Bone density in an immigrant population from Southeast Asia

M. A. Marquez, L. J. Melton, J. M. Muhs, C. S. Crowson, A. Tosomeen, M. K. O'Connor, W. M. O'Fallon, B. L. Riggs

Research output: Contribution to journalArticlepeer-review

44 Scopus citations


The epidemiology of bone loss in populations of Asian heritage is still poorly known. This study compared the skeletal status of a convenience sample of 396 Southeast Asian immigrants (172 Vietnamese, 171 Cambodians and 53 Laotians) residing in Rochester, Minnesota in 1997 with 684 white subjects previously recruited from an age-stratified random sample of community residents. Areal bone mineral density (BMD, g/cm2) and volumetric bone mineral apparent density (BMAD, g/cm3) were determined for lumbar spine and proximal femur using the Hologic QDR 2000 instrument for the white population and the QDR 4500 for Southeast Asian subjects; the machines were cross-calibrated from data on 20 volunteers. Lumbar spine BMD was 7% higher in white than Southeast Asian women (p < 0.001), and similar results were observed for the femoral neck; lumbar spine BMD was 12% higher in white than nonwhite men (p < 0.001). Race-specific discrepancies were reduced by calculating BMAD: for premenopausal women, lumbar spine and femoral neck differences between whites and Southeast Asians were eliminated; for postmenopausal women the lumbar spine differences persisted (p < 0.0001), while femoral neck BMAD was actually higher for Southeast Asians. There were no race-specific differences in femoral neck BMAD among men of any age (p = 0.312), but lumbar spine BMAD was less for younger (p = 0.042) but not older (p = 0.693) Southeast Asian men. There were differences among the Southeast Asian subgroups, but no clear pattern emerged. Predictors of lumbar spine BMAD in Southeast Asian women were age (p < 0.001), weight (p = 0.015) and gravidity (p = 0.037). Even after adjusting for bone size using BMAD, 32% and 9% of Southeast Asian women and men, respectively, would be considered to have osteoporosis at the femoral neck and 25% and 4%, respectively, at the lumbar spine. These findings indicate a need for culturally sensitive educational interventions for Southeast Asians and for physicians to pursue diagnosis and treatment to prevent osteoporosis-related disabilities in this population.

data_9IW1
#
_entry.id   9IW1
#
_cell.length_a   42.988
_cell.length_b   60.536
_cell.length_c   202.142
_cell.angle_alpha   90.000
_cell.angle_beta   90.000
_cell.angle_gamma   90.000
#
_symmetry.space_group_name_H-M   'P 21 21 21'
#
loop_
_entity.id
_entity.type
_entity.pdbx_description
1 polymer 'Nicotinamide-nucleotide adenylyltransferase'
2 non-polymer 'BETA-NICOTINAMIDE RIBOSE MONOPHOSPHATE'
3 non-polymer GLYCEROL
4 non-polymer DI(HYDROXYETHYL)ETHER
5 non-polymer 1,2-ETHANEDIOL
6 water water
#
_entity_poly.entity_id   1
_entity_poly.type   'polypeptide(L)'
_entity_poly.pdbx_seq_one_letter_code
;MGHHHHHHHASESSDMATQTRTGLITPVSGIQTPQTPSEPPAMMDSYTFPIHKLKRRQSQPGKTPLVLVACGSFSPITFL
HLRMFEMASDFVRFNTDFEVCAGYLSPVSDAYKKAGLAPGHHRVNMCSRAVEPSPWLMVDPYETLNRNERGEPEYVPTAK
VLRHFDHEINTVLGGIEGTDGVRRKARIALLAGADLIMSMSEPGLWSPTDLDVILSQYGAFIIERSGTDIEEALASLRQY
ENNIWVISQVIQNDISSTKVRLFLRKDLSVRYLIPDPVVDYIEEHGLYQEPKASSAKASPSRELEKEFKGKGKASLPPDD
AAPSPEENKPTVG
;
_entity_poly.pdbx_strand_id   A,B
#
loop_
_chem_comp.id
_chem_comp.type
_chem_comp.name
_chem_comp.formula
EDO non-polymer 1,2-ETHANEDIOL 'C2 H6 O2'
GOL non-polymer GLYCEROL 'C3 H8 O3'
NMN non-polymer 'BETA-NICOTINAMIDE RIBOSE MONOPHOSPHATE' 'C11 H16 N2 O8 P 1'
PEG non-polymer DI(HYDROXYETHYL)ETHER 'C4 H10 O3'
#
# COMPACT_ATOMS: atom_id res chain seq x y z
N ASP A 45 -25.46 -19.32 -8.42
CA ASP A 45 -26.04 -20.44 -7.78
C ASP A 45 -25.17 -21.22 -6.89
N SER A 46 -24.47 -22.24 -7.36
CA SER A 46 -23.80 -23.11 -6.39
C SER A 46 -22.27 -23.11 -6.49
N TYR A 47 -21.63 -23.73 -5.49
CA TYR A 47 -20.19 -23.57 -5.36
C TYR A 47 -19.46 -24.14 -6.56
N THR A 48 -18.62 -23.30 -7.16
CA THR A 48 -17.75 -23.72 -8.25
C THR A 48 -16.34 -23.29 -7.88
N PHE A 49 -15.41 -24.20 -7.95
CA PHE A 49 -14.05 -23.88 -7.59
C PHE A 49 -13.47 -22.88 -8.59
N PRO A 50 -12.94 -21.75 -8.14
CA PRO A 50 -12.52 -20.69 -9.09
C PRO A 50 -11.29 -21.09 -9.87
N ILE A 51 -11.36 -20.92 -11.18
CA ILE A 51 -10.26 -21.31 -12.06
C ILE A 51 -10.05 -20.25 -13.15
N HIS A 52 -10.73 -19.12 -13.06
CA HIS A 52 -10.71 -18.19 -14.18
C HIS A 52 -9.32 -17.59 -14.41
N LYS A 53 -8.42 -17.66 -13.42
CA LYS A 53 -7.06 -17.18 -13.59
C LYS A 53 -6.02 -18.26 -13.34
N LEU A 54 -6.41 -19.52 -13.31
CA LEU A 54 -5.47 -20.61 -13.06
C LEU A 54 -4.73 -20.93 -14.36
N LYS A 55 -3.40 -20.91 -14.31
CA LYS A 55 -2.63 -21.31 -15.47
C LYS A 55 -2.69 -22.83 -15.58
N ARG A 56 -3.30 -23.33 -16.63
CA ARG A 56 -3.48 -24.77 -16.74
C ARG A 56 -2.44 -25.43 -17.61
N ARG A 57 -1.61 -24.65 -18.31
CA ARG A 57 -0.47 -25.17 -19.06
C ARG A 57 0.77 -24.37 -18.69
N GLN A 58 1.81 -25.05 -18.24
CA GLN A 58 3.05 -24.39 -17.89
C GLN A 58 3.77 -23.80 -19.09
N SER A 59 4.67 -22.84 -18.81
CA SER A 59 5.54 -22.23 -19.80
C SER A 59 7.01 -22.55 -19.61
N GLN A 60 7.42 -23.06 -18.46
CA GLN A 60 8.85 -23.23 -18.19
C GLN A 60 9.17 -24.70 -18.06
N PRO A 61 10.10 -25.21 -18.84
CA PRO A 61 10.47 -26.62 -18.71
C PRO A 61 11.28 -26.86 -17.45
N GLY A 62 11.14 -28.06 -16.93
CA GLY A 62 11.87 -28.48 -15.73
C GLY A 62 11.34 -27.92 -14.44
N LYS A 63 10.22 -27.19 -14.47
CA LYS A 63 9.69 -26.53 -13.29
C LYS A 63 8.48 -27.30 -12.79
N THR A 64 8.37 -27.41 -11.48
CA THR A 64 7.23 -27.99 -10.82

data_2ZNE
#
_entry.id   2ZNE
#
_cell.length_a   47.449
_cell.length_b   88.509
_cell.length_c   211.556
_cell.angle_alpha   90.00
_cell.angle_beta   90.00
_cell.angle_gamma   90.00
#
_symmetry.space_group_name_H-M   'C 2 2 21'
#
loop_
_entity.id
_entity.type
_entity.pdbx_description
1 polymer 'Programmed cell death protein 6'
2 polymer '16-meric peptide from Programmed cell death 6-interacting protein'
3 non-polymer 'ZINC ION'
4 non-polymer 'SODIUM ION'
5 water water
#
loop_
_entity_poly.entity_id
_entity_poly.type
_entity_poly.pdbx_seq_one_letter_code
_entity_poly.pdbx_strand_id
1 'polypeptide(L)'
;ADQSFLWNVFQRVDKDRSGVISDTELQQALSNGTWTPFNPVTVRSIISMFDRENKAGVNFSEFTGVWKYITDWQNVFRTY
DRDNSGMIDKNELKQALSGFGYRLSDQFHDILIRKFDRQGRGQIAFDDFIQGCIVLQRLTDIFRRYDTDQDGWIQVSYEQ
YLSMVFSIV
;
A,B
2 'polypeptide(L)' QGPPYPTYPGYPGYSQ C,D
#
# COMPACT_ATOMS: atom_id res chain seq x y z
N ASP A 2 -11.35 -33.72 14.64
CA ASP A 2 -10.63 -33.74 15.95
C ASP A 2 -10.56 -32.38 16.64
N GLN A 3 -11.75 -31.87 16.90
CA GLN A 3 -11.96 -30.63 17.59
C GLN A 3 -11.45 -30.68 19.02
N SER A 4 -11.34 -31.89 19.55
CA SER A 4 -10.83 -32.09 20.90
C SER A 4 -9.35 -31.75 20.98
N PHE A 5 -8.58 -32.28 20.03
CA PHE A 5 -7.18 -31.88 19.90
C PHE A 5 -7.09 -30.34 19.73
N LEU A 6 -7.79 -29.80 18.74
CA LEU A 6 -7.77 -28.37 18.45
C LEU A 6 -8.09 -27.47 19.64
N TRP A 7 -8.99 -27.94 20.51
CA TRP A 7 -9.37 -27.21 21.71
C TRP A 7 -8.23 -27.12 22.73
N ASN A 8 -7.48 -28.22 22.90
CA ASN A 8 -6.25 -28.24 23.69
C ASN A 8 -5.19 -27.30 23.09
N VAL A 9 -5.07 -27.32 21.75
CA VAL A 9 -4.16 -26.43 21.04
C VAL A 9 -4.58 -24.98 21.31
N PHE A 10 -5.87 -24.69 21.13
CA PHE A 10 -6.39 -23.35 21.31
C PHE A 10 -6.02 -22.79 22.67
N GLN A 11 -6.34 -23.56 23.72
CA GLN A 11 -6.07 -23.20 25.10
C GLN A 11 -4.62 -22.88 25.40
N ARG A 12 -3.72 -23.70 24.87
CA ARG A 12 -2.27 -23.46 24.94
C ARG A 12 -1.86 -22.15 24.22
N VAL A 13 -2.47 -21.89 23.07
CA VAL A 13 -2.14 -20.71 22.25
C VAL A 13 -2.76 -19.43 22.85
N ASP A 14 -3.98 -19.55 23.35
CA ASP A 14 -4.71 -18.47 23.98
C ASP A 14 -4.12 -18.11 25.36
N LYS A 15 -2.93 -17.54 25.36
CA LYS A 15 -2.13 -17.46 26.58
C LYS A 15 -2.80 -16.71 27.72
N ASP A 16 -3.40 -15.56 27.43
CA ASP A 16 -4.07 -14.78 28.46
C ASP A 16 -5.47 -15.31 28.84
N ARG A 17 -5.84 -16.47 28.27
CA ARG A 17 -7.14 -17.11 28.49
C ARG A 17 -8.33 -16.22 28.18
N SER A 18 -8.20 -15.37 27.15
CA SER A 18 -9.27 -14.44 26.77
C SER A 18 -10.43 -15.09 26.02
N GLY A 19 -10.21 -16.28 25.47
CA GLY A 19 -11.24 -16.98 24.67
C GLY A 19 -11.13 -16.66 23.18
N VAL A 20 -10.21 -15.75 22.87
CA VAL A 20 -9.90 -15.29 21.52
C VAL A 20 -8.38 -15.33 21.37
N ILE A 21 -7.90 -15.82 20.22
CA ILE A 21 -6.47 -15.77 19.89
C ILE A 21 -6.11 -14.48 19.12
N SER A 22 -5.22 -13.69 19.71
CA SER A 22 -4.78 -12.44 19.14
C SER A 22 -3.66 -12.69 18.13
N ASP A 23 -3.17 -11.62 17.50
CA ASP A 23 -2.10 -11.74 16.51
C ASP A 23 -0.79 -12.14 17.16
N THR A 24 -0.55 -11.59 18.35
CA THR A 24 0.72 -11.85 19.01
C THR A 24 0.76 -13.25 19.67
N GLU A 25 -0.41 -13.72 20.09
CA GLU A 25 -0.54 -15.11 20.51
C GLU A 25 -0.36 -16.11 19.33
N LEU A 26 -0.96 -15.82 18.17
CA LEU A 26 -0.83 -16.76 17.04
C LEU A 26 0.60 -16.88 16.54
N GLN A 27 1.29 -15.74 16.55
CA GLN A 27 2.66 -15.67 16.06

Original languageEnglish (US)
Pages (from-to)595-604
Number of pages10
JournalOsteoporosis International
Issue number7
StatePublished - 2001


  • Aging
  • Bone mineral density
  • Epidemiology
  • Ethnic group
  • Osteoporosis
  • Southeast Asians

ASJC Scopus subject areas

  • Endocrinology, Diabetes and Metabolism


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